Headliners: Walking, wildlife, and worried rats

Headliners: Walking, wildlife, and worried rats McGill University

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McGill Reporter
January 24, 2008 - Volume 40 Number 10
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Home > McGill Reporter > Volume 40: 2007-2008 > January 24, 2008 > Headliners: Walking, wildlife, and worried rats


Walking, wildlife, and worried rats

Walk it off

A recent trip to a Dutch suburb seems to have inspired McGill professor of architecture and author of Sustainable Residential Development Avi Friedman, who penned an op-ed featured in the Victoria Times Colonist and the Saskatoon StarPhoenix, calling on Canada to adopt the example of communities designed for walking.

"What was most evident in the streets of Meerlo," says Friedman, "was that people, not cars, owned the road. Strolling along, I could not help but wonder why walking had been erased from the urban vocabulary of many Canadian towns and suburbs."

Friedman sees low-density development as the culprit, which make local amenities economically unfeasible. "As a result, the distance between homes and shops, schools and libraries in many suburbs has grown beyond walking distance," a phenomenon not without its share of negative effects on both the environment and human health.

Friedman's solution? "Planning walkable communities can address these issues by considering the needs of pedestrians alongside those of car users." He concludes that policy makers must "invest in building new care facilities or in promotion of healthy and active lifestyles," concluding that "the latter will be cheaper and is likely to make neighbourhoods friendlier."

Forests reborn

Ten years ago, one might have been hard pressed to find anyone with a good thing to say about the ice storm, particularly when it came to Quebec hardwood forests such as Mount Royal's, which were left a battered mess. The Montreal Gazette reports, however, that experts such as McGill professor of biology Martin Lechowicz are making a remarkable observation: the forests are bouncing back and biodiversity is now actually increasing.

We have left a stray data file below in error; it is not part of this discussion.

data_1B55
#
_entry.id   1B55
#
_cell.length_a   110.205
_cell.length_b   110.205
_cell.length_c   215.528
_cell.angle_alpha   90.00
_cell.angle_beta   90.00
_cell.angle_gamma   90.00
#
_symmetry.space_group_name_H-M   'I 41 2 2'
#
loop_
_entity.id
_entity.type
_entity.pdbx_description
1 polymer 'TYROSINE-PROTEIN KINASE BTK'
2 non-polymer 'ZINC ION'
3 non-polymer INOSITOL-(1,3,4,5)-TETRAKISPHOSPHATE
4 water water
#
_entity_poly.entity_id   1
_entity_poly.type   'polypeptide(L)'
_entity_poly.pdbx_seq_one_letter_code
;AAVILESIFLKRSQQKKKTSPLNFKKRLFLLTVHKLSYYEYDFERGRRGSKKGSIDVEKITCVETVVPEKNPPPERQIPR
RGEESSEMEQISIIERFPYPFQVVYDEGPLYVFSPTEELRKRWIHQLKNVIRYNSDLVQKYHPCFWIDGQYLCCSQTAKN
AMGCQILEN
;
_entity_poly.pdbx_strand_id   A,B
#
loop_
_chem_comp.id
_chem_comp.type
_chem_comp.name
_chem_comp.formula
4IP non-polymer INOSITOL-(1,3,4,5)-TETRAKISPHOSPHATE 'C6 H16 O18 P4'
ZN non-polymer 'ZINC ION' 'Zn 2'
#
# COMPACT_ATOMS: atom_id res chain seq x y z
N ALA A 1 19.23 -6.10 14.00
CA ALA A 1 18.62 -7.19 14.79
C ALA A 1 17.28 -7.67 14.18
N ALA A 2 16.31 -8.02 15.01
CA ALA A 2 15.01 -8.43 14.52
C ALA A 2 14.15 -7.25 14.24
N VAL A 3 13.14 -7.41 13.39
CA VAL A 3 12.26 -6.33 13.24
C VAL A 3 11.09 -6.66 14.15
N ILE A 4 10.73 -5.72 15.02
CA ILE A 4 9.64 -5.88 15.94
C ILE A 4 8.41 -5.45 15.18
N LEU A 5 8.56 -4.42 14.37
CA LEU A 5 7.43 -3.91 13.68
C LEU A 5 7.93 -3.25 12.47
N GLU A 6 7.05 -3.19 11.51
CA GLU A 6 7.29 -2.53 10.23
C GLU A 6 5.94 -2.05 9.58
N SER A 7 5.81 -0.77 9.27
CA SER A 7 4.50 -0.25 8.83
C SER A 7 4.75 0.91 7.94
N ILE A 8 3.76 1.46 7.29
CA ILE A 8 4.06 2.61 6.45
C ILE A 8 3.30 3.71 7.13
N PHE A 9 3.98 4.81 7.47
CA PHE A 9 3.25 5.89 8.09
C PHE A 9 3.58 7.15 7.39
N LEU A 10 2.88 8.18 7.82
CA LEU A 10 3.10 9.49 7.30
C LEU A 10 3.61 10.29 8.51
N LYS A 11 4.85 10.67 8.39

"The incredible resilience of the forest gives me hope," says Lechowicz. "In terms of water filtration and diversity of wildlife, that is all there. From an environmental point of view, it's a real signal that the Earth has tremendous healing power."

Lechowicz notes that while the ice storm was the most destructive in the history of the province's hardwood forests such disasters are nature's way of pruning trees, as the weight of the ice causes dead branches to break off.

"Because they can live more than five times as long as humans, trees have much to teach us," Lechowicz explains. "They're in it for the long haul in a way we find difficult to appreciate. We have pushed exploitation beyond nature's limits, but if our civilization collapses, I'm sure the Earth will heal itself."

Grands succès en sciences

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TREMBLAY: ...et une deuxième!

La plus récente édition de Québec Science contient de bonnes nouvelles pour quatre chercheurs de McGill : leurs résultats figurent parmi les Dix découvertes de l'année, un palmarès annuel compilé par le magazine scientifique.

Michel L. Tremblay, directeur du Centre de recherche sur le cancer de McGill, sa collègue Sofi Julien et l'équipe du Centre furent reconnues pour leurs travaux de recherche en cancer, ayant décodé le rôle d'un gène déficient chez des femmes atteintes de cancer. Ils ont démontré que l'inhibition du gène peut avoir comme effet d'empêcher le développement de tumeurs, ainsi que de combattre le diabète et l'obésité.

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SONENBERG: Une grande découverte...

De plus, Nahum Sonenberg et Thomas Duchaine du Département de biochimie et du Centre de recherche sur le cancer ont aussi avancé le progrès des traitement pour le cancer en découvrant l'élément clé du contrôle de l'acide ribonucléique (ARN) messager, l'un des principaux régulateurs de gène.

Félicitations aux chercheurs, et bonne chance lors du vote pour la découverte de l'année !

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